The bill still needs to be signed by the president to come into effect. The museum’s older name was criticized because Lithuania allegedly puts too much emphasis on Soviet crimes, which it considers genocide, and downplays the genocide of Jews by Nazi Germany, which also involved Lithuanian collaborators.

PM speaks out against President

President Dalia Grybauskaitė’s motives for rejecting Giedrius Danėlius, an attorney, for the position of justice minister run counter to the principles of the rule of law, Prime Minister Saulius Skvernelis says.

«When a person is prevented from becoming a minister due to their profession when they honestly perform their duties, it’s not a legal argument», the prime ministers told journalists. «Moreover, its’ a signal to the legal society, showing that in Lithuania we can question whether we adhere to the rule of law and whether we respect every person’s right to defence and whether this right is impartially ensured.» Earlier in the day, the president said she would not appoint Danėlius as the country’s justice minister because he served as a defence lawyer in a political corruption case.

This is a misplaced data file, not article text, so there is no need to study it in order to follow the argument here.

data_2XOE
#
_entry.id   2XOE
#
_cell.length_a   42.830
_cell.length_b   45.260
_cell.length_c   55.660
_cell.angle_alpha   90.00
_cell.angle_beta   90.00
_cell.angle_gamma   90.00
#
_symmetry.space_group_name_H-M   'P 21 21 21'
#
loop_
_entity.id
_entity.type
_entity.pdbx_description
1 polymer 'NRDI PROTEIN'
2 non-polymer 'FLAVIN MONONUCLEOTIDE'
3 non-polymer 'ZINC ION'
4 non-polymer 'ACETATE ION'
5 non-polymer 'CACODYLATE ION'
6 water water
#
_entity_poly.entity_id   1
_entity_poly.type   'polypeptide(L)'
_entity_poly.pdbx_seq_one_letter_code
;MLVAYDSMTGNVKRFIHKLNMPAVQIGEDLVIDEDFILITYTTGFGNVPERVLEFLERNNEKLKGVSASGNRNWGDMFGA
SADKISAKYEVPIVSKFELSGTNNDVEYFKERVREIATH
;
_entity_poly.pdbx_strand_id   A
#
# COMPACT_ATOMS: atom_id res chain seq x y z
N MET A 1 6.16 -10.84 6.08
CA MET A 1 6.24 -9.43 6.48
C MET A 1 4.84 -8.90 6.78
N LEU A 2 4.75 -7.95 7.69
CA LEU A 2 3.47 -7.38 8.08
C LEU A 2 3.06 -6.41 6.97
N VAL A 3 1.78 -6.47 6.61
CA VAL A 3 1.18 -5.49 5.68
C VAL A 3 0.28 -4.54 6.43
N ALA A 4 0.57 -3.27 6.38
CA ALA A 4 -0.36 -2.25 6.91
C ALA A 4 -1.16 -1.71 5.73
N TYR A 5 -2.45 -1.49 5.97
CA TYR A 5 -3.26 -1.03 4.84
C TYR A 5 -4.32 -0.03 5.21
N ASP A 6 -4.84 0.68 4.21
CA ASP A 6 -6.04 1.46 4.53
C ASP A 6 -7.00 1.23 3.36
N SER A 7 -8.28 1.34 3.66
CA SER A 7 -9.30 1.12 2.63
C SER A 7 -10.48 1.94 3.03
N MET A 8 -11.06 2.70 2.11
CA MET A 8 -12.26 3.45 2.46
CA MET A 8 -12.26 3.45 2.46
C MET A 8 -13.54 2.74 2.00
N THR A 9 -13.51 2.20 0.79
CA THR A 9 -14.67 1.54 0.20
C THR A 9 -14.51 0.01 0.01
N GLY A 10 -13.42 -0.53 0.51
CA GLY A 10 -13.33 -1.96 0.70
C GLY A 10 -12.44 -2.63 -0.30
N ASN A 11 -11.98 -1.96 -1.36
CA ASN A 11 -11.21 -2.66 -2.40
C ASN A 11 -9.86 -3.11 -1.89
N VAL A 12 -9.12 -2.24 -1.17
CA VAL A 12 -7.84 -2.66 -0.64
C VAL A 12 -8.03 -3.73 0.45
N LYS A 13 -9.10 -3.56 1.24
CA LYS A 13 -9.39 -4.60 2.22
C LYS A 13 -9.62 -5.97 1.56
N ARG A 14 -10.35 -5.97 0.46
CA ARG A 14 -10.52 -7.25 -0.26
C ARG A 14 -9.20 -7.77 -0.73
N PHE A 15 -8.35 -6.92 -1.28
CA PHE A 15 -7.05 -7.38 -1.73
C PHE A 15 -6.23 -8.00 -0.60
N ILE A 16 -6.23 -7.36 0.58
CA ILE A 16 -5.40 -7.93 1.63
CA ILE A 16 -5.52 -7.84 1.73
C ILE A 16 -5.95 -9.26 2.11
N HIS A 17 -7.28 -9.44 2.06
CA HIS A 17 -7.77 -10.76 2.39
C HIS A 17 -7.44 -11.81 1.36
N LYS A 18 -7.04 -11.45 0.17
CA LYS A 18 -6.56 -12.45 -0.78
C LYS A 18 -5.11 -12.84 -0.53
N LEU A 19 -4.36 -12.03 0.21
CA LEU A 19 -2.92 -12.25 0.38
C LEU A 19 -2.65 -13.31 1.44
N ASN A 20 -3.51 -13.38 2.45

Rimi-Iki deal is blocked

Shareholders of Palink, the owner of Iki, and Lithuanian shoppers are most affected by the competition authority’s decision to block Rimi Lietuva’s 213-million-euro acquisition of the rival retail chain, analysts and market participants say. The competition body on Wednesday blocked Rimi Lietuva’s acquisition of Iki, saying that the former chain had failed to divest 17 stores within half a year, a condition for finalizing the deal.